Skip to Content

Gomiti Pasta: Everything About the Shape

Italians and their love for pasta isn’t a thing of the past. There is wide-ranging pasta that you will come across when travelling to Italian cities, and one of them is Gomiti. Don’t get confused between the classic American ‘Mac n Cheese’ and Gomiti – both are poles apart in terms of preparation method. 

Gomiti looks like a snail shell, and it has a round opening on one end and a slit on the other. Italians call the shape, lumache, which means snails. 

Interesting, right? Do you wish to know more about this intriguing pasta before you get to devour it in a quaint cafe? 

As you move forward, we will tell you everything about Gomiti pasta, its origin, meaning, and similar shapes. 

Gomiti Pasta Origin and Meaning:

Pasta Shape:Gomiti
Pasta Type: Tube Pasta
Length: 3 cm 
Diameter:  8 cm 
Origin: Parma, Italy
Meaning:  Elbow 
Synonyms: Chifferi, elbow pasta, pipette
Similar Shapes: Macaroni 

Where did Gomiti Pasta originate?

There is always a tale to tell, especially when we talk about Italian pasta variants. 

As per some historians, Maria Luigia, the Duchess of Parma, may be the inspiration for this pasta. The pastry chefs in her kitchen wanted to replicate the look of the Viennese pastry called kipfel. The objective was to make the Austrian-born mistress feel like she is close to her home. That’s how Gomiti came into existence and became a comforting meal for Italians. 

What Does Gomiti mean?

Gomiti means elbows in Italian. Although this tubular pasta has made its way onto menus with different kinds of names such as pipette and chifferi, in the U.S., you will find chefs serving Macaroni. The shape is similar, but if you plan to order macaroni in Italy, the server may ask you to narrow down the selection. 

What Is the Difference Between Gomiti and Macaroni?

Gomiti is a different bent on macaroni. While Americans serve macaroni in a thick and cheesy sauce, Gomiti is prepared in a garlic-infused ragù with a hint of tuna, black olives, and capers. Americans find comfort in Mac n Cheese whereas a true Italian would use fontina, caciotta sweet cheese and bechamel to add life to a Gomiti pasta dish.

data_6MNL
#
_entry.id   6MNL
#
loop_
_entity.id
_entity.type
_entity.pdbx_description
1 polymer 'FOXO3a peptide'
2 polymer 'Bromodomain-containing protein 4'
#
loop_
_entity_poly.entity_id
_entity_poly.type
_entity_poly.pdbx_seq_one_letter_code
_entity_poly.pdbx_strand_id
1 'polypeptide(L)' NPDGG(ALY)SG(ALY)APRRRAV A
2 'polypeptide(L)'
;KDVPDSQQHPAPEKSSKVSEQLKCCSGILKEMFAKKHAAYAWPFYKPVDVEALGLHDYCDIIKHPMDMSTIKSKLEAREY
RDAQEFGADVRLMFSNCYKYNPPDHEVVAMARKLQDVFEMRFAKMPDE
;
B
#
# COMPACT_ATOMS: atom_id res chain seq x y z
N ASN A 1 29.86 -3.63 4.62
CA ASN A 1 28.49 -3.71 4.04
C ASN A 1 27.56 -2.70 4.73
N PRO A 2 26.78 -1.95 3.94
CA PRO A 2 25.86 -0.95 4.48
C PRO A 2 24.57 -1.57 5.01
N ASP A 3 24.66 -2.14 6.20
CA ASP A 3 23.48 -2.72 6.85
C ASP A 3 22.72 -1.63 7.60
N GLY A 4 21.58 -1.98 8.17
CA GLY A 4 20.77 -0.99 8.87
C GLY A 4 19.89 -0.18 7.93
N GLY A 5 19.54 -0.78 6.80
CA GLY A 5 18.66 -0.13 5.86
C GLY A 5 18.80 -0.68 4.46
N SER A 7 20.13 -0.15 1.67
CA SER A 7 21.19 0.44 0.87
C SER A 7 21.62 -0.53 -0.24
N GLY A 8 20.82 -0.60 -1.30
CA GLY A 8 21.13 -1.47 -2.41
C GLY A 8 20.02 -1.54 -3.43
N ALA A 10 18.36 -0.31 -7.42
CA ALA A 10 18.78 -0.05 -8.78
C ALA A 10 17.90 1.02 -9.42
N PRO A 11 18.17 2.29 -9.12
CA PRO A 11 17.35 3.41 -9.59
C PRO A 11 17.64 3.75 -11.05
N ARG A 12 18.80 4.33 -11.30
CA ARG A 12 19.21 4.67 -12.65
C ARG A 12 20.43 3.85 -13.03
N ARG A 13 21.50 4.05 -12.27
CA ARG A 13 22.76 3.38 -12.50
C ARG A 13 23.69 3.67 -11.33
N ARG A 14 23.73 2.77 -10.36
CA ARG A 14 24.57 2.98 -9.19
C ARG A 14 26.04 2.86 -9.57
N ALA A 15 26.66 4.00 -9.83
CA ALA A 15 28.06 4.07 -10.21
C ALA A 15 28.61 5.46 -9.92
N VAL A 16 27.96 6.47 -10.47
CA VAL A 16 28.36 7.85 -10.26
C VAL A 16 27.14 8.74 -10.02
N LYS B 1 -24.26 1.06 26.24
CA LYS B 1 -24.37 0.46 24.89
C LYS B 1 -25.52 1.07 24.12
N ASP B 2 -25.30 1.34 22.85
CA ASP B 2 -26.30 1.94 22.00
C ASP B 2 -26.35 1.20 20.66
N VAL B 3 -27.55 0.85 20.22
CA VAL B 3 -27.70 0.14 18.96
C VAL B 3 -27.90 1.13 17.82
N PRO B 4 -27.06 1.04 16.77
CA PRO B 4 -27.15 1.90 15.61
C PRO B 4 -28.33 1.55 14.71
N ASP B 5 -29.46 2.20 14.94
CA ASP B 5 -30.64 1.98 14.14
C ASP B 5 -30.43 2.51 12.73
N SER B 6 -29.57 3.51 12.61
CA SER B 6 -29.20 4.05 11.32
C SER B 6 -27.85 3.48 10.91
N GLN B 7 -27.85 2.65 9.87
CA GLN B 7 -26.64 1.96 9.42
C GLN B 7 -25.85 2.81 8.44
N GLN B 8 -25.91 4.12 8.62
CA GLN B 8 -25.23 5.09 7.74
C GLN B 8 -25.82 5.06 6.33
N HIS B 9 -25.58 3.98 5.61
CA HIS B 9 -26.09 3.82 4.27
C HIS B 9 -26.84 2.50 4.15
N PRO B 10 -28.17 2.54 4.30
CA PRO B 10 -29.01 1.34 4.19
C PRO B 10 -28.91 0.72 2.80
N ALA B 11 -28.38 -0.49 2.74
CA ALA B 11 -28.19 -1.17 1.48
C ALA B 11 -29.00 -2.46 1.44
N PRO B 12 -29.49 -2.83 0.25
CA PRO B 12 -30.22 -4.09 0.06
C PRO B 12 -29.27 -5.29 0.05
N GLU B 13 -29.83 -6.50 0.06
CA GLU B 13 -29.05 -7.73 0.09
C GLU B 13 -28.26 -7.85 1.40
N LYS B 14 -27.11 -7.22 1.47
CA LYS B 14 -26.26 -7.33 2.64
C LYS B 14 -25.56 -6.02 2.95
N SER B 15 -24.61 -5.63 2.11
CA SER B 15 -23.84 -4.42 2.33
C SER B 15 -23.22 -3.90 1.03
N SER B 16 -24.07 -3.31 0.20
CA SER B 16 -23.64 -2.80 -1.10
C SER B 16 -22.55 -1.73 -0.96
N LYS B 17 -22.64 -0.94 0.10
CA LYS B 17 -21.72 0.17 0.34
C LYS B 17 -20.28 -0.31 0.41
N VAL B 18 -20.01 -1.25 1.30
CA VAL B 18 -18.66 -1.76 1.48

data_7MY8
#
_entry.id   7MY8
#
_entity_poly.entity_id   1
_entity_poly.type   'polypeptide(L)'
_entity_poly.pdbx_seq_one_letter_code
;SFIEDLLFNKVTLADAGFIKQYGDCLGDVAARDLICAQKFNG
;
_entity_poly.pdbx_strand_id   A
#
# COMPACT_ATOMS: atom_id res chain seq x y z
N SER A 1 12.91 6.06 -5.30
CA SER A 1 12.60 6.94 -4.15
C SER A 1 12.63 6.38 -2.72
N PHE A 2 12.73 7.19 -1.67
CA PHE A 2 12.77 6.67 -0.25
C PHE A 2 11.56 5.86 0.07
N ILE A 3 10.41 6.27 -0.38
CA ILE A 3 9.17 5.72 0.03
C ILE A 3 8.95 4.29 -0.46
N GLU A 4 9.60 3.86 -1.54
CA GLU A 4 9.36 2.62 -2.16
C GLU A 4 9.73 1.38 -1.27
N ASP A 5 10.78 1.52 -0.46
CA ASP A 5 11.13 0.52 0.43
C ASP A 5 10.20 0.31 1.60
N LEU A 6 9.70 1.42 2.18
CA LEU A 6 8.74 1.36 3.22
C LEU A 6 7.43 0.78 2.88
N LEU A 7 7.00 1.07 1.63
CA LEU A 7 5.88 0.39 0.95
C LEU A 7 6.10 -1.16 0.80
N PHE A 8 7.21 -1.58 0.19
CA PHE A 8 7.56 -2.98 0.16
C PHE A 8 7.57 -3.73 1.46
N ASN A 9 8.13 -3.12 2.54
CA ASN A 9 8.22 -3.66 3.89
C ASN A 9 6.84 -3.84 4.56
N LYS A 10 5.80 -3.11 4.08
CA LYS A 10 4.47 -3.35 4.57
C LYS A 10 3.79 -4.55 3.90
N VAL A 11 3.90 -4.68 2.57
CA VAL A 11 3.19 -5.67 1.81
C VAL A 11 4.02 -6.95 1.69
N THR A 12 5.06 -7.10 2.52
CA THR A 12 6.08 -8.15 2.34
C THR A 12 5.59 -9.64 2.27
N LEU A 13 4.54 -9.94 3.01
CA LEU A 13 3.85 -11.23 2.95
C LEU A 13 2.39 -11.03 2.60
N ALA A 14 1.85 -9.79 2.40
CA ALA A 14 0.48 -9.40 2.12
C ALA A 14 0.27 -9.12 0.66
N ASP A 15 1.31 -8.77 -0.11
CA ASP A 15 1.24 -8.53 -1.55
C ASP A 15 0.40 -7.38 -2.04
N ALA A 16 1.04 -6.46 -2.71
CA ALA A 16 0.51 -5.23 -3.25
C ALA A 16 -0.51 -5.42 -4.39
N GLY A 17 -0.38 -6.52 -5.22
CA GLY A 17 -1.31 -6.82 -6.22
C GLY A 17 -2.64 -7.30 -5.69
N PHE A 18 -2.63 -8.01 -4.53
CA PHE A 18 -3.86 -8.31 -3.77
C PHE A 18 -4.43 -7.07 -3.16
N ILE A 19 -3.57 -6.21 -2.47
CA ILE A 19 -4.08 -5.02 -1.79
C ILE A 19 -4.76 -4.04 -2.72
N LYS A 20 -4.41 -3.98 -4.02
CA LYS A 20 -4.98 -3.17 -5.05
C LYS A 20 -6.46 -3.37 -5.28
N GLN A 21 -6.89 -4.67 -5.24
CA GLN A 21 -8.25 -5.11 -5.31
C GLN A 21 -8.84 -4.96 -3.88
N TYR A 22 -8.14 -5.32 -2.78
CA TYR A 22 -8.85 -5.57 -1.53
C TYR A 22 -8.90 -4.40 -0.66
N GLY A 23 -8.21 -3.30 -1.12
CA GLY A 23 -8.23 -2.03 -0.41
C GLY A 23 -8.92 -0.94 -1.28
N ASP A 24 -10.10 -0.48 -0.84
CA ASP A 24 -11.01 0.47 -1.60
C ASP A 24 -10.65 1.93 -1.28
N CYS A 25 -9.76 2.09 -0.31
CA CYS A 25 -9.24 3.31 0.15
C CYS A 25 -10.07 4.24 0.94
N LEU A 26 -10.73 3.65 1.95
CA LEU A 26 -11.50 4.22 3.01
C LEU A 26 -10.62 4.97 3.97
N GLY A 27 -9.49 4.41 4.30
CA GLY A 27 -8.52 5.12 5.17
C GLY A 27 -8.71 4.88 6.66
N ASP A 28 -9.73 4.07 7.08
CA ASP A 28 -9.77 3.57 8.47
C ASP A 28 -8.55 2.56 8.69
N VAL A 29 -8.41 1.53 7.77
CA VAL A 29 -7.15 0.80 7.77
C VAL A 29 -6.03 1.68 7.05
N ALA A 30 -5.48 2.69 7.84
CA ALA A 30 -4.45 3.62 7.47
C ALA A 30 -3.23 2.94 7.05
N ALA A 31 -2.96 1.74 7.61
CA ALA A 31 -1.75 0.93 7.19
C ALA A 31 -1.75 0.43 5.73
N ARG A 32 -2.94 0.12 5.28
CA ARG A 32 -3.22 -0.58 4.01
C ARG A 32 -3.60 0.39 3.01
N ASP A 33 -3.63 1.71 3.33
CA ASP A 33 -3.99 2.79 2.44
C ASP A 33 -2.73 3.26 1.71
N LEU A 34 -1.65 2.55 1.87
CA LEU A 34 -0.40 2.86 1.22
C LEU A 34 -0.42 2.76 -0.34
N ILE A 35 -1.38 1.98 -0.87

Traditional dishes that use Gomiti 

Italians don’t have the concept of Mac n Cheese. They use Gomiti pasta to prepare traditional dishes that include different varieties of cheese, flavorful sauces, and fresh herbs. 

One of the most delectable dishes includes Eggplant Parmesan with Gomiti. Eggplant is sliced and fried in a pan, and then these are baked under layers of different cheeses and tomato sauce. Between the layers, you can add the Gomiti pasta and garnish the dish with oregano leaves. Make sure the oregano is fresh because Italians take their pasta and herbs seriously. 

Another classic you may want to try is the one with shallots and peas. Heat olive oil in a pot, add the sliced shallots, and cook till they are golden. Add the fresh peas, and water, and season it with salt and pepper. While the peaks cook, you can set the Gomiti pasta to boil. Stir it into the peas pot when the pasta is ready. Garnish with grated cheese and minced parsley. 

Gomiti is indeed a beautiful pasta that needs very few ingredients to taste heavenly. Try out the dishes we’ve mentioned and don’t forget to be generous with garnishings. 

Sharing is caring!